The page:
Tax office reports it has already refunded a record $5.3 billion

The Australian Taxation Office (ATO) has reportedly already paid out a record $5.3 billion in tax returns as Australians rush to lodge for the first post-pandemic financial year.

 The ATO says that if you’ve been putting off lodging your tax return for this year, then now is the time to do it.

“A lot of people’s pre-fill information has arrived,” ATO assistant commissioner Tim Loh told The New Daily.

“It’s going to make it really easy and simple for people to lodge.”

Read: ATO advises not to lodge your tax return before this date

He also revealed that the ATO had processed more than 2.1 million claims already and had refunded a record $5.3 billion to Australian taxpayers. The 2020-21 financial year was the first to bear the full force of the COVID-19 pandemic, with many Australians experiencing reduced hours, job losses and earning less money.

The ATO says this year’s average return is an impressive $2494.

“People are in lockdown – they’ve got time on their hands and they need money,” Mr Loh says.

Apart from the pandemic having an impact on income, tax cuts have been brought forward by the federal government in order to stimulate the economy. Tax experts say that this means most taxpayers can expect to recover some of the tax paid in the first half of 2020-21.

“Taxpayers earning up to $120,000 a year will be taxed $2430 less than they would have under the previous tax rates, plus they will receive an extra $180 for the [reinstated] low-to-middle income tax offset,” chartered accountant Adrian Raftery told The Age.

Read: ATO issues warning for those copying and pasting tax returns

So, what are Australians doing with their windfalls?

Research from business software firm MYOB showed that a quarter of Australians intend to use their returns to pay down debt or outstanding bills.

“This has been a year like no other and many Australians will be in a different financial position to where they expected to be 12 months ago,” says MYOB economist Jon Manning.

“Twenty-three per cent plan to invest their refund, which may be a sign Australians are battening down the hatches.

“Unsurprisingly, given reduced incomes and uncertainty around travel, only 10 per cent intend to pay for a holiday.”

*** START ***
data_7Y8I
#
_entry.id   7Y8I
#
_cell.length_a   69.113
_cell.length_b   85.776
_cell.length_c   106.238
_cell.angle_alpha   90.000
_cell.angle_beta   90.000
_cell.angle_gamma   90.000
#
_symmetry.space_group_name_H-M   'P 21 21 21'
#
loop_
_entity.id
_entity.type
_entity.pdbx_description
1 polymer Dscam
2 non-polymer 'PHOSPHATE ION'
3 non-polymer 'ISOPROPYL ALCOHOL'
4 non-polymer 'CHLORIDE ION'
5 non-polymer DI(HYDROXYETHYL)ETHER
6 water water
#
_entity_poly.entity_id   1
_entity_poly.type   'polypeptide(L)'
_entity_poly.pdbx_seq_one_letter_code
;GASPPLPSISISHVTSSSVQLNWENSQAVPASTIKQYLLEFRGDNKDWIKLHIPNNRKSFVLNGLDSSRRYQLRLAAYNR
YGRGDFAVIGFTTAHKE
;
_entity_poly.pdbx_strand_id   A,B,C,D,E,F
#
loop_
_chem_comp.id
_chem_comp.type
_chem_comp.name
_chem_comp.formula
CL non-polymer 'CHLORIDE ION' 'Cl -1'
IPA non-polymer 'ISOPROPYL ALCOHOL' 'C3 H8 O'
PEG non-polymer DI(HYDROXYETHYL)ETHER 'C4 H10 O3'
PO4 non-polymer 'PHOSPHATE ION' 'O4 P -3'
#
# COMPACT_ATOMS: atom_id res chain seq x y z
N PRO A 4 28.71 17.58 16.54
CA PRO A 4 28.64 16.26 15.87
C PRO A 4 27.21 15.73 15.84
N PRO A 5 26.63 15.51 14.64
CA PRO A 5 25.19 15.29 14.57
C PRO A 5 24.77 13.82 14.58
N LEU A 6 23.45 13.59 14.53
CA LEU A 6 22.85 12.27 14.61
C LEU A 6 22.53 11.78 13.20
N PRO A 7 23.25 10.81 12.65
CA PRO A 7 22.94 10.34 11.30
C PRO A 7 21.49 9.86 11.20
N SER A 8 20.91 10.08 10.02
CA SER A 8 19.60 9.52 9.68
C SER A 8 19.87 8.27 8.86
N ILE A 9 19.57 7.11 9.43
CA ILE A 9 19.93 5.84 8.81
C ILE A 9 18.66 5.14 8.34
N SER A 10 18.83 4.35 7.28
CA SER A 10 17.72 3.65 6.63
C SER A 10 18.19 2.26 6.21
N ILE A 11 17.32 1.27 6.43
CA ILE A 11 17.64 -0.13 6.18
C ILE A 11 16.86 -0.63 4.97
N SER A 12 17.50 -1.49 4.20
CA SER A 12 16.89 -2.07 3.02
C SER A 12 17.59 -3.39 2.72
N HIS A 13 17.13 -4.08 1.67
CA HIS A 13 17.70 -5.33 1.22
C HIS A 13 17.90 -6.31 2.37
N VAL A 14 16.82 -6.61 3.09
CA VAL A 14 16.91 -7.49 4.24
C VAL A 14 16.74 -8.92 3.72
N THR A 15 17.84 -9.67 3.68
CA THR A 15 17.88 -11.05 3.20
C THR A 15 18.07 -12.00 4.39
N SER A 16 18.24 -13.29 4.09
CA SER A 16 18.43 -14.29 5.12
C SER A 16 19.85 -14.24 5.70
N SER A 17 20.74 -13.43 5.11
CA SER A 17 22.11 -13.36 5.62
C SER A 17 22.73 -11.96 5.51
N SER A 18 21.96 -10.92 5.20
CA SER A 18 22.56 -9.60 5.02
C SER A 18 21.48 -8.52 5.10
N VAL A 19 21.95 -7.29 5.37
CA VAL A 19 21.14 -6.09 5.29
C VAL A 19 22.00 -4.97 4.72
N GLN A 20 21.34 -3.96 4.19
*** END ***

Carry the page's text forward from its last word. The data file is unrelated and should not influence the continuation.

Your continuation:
According to MYOB, the top five ways people plan to spend their refunds are:

  1. use it to catch up on bills (25 per cent)
  2. invest it (23 per cent)
  3. nothing, it’s not usually anything much (16 per cent)
  4. supplement income lost as a result of COVID-19 (13 per cent)
  5. pay for a holiday (10 per cent).

Paying a bit extra into your super fund could also be a shrewd move in the 2021-22 financial year, as would taking full advantage of the federal government’s superannuation co-contribution.

Read: How retirees can maximise their tax return

“If you earn less than $41,112 this financial year, you can put $1000 of after-tax money into super and the government will co-contribute $500. People earning up to $56,112 can still get some form of co-contribution,” MBA financial strategists director Darren James told The Australian.

If you haven’t yet lodged your return, then ensure you don’t go crazy on your working-from-home (WFH) deductions as the ATO says it will be paying closer attention to those claims this year. Claim only for the portion of bills specifically related to your work.

“If I was an ATO auditor and was looking at someone’s claims, an absolute red flag would be them claiming 100 per cent of internet or mobile [phone] bills, because there is a private portion for them – unless they have a second phone for purely personal purposes,” Mr Raftery says.

The ATO says it has made WFH deductions more streamlined this year by extending its ‘shortcut method’ of calculating those expenses. This method involves multiplying the total number of hours by 80 cents. This works out to about $1660 for anyone working a 40-hour week from home across the whole year.

Have you lodged your tax return yet? Did you receive a bigger return than usual? Was anything queried? Share your experience in the comments section below.

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Written by Brad Lockyer



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